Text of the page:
Attempt at Compromise Neutrality Bill Stalls
For the last month, House Energy & Commerce Committee Chairman Henry Waxman has worked tirelessly with carriers, Internet companies, and public interest groups to craft a legislative approach to preserve the open Internet. CDT applauds Chairman Waxman and his staff for recognizing that action is needed, and for the time and energy invested in developing a bill. Unfortunately, that bill’s progress has stalled in a highly polarized Congress. Now that it is clear that a compromise bill on this issue will not move forward — even when offered as a time-limited, stopgap measure — the ball is once again squarely in the FCC’s court.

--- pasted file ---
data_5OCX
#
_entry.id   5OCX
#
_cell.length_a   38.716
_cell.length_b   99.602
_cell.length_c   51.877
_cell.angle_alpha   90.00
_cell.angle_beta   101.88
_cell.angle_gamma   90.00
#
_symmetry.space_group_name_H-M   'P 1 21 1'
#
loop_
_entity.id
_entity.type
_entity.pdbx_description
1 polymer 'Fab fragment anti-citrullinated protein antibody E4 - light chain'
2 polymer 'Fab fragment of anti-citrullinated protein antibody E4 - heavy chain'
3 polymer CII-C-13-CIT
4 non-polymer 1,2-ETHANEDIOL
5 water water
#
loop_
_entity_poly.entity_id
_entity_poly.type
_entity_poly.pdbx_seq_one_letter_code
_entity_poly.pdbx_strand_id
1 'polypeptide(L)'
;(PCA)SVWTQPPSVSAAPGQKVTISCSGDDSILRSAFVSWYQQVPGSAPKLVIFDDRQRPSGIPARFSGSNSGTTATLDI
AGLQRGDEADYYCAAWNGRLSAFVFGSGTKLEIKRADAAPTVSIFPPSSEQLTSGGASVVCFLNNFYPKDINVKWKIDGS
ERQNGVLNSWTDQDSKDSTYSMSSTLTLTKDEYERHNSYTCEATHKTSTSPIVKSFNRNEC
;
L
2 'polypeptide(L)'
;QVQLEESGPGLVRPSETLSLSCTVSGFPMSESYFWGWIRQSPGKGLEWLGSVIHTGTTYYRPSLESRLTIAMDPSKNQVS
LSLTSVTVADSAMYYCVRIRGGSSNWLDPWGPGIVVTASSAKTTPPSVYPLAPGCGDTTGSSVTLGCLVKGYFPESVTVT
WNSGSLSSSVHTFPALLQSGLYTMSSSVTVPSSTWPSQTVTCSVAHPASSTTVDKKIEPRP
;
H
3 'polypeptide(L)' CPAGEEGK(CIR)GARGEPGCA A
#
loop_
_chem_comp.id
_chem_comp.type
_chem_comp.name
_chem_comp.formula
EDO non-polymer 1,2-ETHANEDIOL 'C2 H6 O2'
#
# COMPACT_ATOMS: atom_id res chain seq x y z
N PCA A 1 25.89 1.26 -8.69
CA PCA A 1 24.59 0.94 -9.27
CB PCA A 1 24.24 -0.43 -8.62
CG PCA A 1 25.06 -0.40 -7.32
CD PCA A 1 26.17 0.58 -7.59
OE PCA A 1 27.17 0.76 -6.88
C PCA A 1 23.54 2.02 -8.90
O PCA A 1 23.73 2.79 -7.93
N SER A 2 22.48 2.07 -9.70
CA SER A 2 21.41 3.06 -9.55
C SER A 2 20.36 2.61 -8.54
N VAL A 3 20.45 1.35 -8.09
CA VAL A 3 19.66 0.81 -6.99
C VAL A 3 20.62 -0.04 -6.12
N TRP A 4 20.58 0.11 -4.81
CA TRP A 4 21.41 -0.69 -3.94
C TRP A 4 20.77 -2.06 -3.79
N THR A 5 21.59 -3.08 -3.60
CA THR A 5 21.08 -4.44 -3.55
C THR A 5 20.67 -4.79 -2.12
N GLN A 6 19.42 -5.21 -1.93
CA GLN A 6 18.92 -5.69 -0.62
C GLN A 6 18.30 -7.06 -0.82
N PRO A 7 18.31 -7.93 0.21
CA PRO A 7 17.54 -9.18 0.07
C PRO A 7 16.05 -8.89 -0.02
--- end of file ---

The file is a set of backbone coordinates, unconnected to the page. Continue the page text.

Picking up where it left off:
As CDT has said before, the current legal limbo regarding the FCC’s role in safeguarding Internet openness is unsustainable. Waxman’s bill aimed to offer an interim step toward ensuring that the Internet remains an open and neutral platform. The bill’s safeguards would have been incomplete – but they also would have represented significant forward progress from the status quo.
The FCC should now reassert leadership on this issue by adopting the "third way" approach it suggested in its Notice of Inquiry in June. (CDT’s comments in that proceeding are here.) Nothing in Congress’s failure to move Chairman Waxman’s bill should suggest that action to preserve the open Internet is not warranted, or that the FCC was off track. Waxman himself expressed support for the Commission’s “third way” in his statement on his effort. Indeed, efforts to pass a bill would not have been necessary if the agency had continued down the path of addressing this crucial issue under its existing statutory authority.